Given that the US-China competition in Africa will remain a dynamic of global engagements into the foreseeable future, we thought it worthwhile discussing how African journalists could cover this intricate, overarching, and emotive issue. The motivation for the virtual session arose out of the inevitability of African media coverage of China drawing in implications for the US and vice versa. This imperative became even more pronounced as the US went through the transition from the Trump era to the Joe Biden era. This period is still work-in-progress as the Biden administration notches up its first year in office in January 2022. It is a period during which the US is resetting policies and strategies towards both Africa and China. This suggests that China and, to a lesser extent, Africa, would also be reworking its policies and strategies in response to the shifts in Washington. These changes, often having short-, medium- and long-term implications, will, to say the least, constitute complex and layered tactics and developments for African journalists. Professional journalistic routines are such that stories must be packaged and disseminated with speed, even with issues as complex as Africa-US-China relations. Just how do African journalists fulfil their mandate of turning in stories that explain complicated issues in record time?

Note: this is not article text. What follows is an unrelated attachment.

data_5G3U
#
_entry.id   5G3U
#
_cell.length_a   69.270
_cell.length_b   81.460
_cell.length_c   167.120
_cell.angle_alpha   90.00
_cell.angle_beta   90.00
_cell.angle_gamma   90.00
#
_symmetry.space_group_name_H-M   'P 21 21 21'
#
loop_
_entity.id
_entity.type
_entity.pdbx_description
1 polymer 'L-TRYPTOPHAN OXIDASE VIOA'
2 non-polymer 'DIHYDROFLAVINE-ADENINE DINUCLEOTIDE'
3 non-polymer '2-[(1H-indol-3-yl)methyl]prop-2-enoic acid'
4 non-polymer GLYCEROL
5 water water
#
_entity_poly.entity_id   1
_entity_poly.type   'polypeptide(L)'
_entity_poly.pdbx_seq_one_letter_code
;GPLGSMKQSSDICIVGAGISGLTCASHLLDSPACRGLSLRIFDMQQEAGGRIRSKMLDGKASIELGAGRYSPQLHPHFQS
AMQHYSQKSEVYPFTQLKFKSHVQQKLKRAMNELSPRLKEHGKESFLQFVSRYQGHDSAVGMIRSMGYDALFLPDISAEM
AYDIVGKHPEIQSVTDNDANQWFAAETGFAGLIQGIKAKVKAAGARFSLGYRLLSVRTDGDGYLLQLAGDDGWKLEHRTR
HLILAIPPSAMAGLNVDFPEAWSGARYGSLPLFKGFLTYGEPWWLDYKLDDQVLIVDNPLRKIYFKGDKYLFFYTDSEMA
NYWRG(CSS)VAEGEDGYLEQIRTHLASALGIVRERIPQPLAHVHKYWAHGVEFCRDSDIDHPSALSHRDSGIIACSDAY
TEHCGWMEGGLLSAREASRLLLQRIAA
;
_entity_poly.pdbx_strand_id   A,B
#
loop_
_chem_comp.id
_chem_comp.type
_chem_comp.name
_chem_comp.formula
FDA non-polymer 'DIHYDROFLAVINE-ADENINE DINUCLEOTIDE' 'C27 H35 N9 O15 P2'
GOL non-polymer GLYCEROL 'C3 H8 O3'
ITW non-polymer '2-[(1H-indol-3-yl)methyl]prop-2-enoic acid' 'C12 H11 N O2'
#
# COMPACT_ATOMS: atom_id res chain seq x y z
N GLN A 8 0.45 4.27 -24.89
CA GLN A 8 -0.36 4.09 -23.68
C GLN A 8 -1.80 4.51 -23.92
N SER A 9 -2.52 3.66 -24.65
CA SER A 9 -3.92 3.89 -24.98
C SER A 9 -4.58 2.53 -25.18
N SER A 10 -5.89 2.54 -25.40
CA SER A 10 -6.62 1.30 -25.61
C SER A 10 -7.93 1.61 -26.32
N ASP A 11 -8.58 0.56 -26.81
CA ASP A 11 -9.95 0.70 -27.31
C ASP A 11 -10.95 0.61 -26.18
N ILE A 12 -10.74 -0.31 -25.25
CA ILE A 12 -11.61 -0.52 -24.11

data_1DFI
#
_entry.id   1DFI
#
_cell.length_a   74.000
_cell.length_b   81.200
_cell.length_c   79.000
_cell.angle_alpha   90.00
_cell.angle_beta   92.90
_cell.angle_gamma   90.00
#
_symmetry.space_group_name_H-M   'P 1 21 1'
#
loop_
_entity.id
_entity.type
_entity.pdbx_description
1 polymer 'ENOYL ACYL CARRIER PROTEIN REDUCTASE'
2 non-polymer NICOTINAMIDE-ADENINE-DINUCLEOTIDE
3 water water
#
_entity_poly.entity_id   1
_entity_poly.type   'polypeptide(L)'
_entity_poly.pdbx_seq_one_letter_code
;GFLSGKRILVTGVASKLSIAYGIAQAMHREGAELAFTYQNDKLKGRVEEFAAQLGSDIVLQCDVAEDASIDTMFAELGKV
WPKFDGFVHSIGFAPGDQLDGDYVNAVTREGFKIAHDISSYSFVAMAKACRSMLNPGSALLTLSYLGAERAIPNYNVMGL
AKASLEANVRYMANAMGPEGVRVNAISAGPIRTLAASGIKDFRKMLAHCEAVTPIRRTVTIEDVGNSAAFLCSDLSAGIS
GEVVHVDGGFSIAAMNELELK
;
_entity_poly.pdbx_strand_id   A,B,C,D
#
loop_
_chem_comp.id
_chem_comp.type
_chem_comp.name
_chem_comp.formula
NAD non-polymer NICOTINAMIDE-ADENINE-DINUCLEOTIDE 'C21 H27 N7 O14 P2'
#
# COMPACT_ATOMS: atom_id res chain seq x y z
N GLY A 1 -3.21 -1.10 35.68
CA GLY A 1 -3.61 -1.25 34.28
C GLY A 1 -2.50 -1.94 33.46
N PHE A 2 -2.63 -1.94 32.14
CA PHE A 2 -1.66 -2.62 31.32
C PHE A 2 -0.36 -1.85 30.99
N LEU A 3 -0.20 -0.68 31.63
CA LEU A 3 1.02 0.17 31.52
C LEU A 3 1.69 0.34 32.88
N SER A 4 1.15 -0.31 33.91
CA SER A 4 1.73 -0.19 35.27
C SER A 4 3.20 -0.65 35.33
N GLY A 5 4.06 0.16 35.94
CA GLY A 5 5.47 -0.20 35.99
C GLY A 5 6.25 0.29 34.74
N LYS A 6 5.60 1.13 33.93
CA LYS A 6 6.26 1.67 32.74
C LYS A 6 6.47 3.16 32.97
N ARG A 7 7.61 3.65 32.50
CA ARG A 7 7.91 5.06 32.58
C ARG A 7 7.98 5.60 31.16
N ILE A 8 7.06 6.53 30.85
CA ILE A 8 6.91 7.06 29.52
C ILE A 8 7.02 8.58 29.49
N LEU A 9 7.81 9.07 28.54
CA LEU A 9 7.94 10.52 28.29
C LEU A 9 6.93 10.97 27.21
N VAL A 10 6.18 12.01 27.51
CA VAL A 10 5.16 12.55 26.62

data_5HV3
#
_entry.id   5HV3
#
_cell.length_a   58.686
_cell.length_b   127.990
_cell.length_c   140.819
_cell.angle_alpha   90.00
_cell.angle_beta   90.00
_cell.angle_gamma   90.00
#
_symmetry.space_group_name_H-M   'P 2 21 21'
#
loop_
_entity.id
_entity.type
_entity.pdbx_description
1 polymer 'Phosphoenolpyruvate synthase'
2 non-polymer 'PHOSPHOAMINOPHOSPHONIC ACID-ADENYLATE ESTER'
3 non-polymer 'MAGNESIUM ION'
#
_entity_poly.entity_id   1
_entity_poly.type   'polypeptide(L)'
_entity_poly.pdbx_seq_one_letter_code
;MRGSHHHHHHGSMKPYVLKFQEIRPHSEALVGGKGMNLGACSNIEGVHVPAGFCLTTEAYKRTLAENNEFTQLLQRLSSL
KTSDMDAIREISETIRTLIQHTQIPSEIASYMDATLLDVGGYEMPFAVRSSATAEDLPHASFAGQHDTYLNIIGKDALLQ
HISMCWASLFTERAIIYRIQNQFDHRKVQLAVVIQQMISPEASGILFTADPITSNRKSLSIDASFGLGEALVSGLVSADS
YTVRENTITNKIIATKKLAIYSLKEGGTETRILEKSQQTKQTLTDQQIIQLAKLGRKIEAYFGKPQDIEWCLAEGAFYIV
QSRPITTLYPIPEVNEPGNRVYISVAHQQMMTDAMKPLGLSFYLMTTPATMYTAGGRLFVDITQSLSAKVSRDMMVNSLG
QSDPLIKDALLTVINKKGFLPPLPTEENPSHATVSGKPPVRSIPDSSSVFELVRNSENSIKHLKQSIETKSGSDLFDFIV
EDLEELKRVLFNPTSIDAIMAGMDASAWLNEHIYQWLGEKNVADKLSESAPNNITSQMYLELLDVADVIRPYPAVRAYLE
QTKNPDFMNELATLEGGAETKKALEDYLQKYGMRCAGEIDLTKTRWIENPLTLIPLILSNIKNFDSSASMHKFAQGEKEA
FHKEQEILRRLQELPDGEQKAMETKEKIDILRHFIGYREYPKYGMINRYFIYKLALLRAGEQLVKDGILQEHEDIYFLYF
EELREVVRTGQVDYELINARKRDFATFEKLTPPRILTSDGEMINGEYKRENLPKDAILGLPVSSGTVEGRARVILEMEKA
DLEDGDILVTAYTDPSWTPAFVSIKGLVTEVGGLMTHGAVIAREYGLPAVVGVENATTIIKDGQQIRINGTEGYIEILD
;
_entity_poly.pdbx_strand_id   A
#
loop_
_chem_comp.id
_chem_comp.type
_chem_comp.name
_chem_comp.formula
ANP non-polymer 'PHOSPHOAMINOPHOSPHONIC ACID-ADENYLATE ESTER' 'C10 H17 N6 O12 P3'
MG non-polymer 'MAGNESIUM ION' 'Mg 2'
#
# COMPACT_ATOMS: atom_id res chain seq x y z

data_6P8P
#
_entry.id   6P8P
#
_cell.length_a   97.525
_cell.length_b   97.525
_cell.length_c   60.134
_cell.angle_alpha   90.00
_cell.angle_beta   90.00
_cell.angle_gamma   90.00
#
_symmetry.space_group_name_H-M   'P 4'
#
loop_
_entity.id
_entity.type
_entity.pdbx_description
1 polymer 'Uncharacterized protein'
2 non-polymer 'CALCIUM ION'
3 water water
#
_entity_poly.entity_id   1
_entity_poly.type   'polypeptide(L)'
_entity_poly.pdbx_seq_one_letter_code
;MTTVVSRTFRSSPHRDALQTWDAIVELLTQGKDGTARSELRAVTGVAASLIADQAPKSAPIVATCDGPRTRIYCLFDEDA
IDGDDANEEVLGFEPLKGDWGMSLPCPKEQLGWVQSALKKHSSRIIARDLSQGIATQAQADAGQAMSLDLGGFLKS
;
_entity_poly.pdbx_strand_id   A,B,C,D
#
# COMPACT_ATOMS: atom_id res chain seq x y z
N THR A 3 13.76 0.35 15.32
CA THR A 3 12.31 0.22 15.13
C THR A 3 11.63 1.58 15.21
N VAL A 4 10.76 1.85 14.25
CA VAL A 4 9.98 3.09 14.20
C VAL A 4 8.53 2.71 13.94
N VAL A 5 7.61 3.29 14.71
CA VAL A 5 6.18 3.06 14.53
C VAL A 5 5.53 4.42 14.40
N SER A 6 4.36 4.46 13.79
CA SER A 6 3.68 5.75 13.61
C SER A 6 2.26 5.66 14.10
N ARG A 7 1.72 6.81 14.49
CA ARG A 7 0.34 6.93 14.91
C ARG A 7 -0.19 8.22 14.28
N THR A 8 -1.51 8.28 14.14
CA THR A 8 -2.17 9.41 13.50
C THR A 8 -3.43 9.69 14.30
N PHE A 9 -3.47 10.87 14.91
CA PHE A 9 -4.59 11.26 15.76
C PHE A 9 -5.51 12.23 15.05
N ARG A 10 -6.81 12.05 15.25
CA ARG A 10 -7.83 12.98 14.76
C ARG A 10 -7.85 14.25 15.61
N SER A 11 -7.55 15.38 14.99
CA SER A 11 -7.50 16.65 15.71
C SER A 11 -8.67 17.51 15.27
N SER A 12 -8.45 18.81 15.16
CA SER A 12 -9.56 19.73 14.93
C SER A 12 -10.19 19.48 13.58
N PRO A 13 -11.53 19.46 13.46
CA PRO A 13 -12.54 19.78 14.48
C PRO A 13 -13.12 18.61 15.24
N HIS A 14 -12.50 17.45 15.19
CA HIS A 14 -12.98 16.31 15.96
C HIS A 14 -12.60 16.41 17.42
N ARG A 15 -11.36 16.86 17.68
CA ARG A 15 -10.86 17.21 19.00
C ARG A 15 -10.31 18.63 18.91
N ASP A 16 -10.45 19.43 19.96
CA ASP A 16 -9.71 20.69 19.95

To appreciate the complex web of factors and issues implicated in the Africa-US-China story, consider the overarching questions that African journalists must grapple with: What are the implications of Africa-China relations for the US? What are the implications of Africa-US relations for China? What are the implications of China-US relations for Africa? What are the implications of Africa-US-China relations for the rest of the world? Along these macro levels of inquisition are the more finely granulated issues. What, for instance, will change as the Biden administration settles down, and what will stay the same? What will be the new opportunities and challenges for African countries? What will journalists need to be aware of to cover the Africa-US-China story as an evolving and developing one?